Sunday, July 1, 2018

Day 9 - Freshwater to Witless Bay

We awoke this morning at 6 am to find a cool, foggy, damp, morning with a slight drizzle.  Our breakfast of warm oatmeal and hot coffee were very welcome.  We have been carrying a tarp that we use to cover the tent on wet nights, and it has kept our tent mostly dry so far, but this morning as we packed up everything seemed distinctly damp.  Soon however a weak sun began to peak through the clouds to bring some warmth, and a light breeze sprang up to help dry things out.

As we set off down the trail we encountered another group of friendly young Newfoundlanders who were off for a weekend hiking/camping trip and welcomed the chance to chat.  They said they had walked from Cappahayden to Witless Bay a year ago, and had loved it so much they were back on the trail again, and hoping to do more this year.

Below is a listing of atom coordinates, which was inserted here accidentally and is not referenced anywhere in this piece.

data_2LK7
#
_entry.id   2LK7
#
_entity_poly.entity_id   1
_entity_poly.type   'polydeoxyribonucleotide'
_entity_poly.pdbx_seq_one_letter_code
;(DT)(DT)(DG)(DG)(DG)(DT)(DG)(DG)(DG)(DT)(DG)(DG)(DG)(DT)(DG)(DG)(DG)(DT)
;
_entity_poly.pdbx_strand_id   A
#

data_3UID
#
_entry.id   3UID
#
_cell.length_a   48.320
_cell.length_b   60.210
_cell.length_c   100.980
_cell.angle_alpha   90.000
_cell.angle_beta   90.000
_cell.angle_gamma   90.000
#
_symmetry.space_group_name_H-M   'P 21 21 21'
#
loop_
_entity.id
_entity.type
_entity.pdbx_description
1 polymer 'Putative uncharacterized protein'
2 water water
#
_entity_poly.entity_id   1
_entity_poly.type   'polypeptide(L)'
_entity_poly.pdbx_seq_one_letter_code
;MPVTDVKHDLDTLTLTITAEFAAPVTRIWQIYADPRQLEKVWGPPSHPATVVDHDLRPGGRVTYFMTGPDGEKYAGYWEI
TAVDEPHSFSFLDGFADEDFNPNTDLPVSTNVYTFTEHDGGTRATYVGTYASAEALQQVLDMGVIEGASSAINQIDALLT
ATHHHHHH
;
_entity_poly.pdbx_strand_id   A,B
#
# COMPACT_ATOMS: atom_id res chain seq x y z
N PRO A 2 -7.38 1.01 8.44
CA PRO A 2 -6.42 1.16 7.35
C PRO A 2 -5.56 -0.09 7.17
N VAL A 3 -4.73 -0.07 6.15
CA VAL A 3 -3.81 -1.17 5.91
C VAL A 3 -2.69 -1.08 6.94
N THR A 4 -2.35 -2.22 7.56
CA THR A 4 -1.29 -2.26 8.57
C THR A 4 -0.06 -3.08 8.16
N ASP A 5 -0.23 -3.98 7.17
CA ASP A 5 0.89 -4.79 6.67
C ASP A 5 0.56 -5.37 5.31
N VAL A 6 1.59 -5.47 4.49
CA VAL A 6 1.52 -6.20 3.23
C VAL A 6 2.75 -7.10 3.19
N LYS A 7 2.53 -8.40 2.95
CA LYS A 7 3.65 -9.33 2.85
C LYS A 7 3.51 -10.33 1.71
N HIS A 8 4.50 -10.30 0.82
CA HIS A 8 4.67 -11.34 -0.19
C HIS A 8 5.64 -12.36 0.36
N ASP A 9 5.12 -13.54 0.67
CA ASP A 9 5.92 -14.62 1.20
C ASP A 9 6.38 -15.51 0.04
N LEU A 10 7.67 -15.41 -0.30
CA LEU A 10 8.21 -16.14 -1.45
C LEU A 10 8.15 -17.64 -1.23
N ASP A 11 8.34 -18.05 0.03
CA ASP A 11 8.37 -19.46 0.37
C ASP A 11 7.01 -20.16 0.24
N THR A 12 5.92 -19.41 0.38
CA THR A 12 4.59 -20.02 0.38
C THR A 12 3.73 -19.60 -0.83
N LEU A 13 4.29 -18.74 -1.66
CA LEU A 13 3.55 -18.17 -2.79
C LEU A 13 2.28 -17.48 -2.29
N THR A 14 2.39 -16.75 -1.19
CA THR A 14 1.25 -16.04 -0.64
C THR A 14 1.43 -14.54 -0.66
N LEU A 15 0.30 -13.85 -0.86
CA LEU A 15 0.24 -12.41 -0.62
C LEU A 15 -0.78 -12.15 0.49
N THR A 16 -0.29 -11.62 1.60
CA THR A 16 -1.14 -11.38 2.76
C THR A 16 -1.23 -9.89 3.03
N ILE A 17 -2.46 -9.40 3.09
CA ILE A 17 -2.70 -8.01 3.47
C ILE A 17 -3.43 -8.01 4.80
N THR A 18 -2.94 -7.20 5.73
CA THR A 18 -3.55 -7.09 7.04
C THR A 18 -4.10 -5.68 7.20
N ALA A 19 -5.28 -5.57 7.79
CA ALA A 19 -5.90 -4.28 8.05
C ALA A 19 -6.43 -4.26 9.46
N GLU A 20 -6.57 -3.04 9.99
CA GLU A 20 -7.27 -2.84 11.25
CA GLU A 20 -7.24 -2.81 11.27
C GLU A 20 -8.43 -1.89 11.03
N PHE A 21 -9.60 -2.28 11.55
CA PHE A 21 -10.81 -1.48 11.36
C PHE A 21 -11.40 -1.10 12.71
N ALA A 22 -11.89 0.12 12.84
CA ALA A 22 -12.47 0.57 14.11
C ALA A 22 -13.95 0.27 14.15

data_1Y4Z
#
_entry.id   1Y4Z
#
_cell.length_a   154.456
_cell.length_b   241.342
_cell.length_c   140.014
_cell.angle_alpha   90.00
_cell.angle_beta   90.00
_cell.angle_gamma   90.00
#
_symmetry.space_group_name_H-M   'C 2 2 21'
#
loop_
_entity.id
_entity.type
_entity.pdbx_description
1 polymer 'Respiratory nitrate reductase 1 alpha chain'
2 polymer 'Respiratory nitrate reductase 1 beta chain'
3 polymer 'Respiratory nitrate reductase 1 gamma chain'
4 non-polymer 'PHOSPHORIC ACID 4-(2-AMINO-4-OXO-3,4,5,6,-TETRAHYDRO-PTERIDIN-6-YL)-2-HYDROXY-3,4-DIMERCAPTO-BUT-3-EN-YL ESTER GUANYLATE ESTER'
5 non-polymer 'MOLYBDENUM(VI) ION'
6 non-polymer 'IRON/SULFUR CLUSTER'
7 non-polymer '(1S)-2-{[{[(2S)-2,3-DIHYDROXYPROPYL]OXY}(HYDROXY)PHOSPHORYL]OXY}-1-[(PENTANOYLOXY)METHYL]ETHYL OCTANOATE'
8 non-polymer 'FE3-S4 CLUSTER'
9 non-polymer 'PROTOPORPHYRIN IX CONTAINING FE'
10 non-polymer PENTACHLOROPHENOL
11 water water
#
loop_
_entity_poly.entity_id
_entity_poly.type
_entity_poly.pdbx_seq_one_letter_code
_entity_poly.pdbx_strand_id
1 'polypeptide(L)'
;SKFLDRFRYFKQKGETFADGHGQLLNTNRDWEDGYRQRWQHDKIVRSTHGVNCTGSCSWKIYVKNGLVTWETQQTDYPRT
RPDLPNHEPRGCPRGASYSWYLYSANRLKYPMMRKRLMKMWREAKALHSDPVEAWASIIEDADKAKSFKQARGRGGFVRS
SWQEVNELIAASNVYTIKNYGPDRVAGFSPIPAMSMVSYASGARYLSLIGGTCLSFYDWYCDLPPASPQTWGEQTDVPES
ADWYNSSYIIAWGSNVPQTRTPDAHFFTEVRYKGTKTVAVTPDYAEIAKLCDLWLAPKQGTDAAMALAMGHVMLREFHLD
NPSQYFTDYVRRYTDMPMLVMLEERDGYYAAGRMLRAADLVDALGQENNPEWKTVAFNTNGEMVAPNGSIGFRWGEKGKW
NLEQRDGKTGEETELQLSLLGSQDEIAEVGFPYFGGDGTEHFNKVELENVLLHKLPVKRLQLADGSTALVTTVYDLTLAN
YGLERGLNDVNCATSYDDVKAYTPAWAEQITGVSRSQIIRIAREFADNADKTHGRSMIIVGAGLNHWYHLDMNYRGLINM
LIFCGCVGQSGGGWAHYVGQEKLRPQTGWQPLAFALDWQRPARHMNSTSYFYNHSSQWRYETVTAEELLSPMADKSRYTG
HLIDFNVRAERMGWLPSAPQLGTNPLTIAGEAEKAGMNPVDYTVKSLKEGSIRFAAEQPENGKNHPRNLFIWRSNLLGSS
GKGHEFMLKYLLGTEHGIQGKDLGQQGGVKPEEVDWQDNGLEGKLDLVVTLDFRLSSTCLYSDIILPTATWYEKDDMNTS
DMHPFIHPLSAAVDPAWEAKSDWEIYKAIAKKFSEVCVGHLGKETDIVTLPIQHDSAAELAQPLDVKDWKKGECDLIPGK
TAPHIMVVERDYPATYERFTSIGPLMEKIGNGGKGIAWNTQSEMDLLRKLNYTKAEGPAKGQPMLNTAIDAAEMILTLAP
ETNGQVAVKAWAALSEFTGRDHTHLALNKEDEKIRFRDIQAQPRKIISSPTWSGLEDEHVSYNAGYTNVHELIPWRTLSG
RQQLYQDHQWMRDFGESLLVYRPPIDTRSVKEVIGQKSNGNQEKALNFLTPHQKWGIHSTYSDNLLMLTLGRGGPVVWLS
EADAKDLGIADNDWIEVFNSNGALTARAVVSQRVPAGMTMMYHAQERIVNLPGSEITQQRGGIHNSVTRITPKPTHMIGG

After a trek along open coastline, and a climb up to a mostly wooded section of trail, we came to the lighthouse at the entrance to Bay Bulls.  The trail went right up to the base of the structure, which was an old sturdy pinnacle that has survived on this rough coast, and which was quite beautiful for its endurance and the help it has offered local fishermen.

After the lighthouse the trail turned westward along the edge of a deep bay, and it was much easier going as we passed through fields of heather and heath.  By late morning we came to the trail head of the Spout Path, and continued down the road to the town of Bay Bulls.

Bay Bulls is one of the oldest communities in Newfoundland and Labrador, having been established as a fishing village.  Fishing remains a core industry in the area, but recently tourism, agriculture, manufacturing, and marine supply services have also become established.  The deep and sheltered harbour of Bay Bulls also makes it an important repair facility for the rigs that drill for oil on the Grand Banks. As such, it seems to be a lively and vibrant community.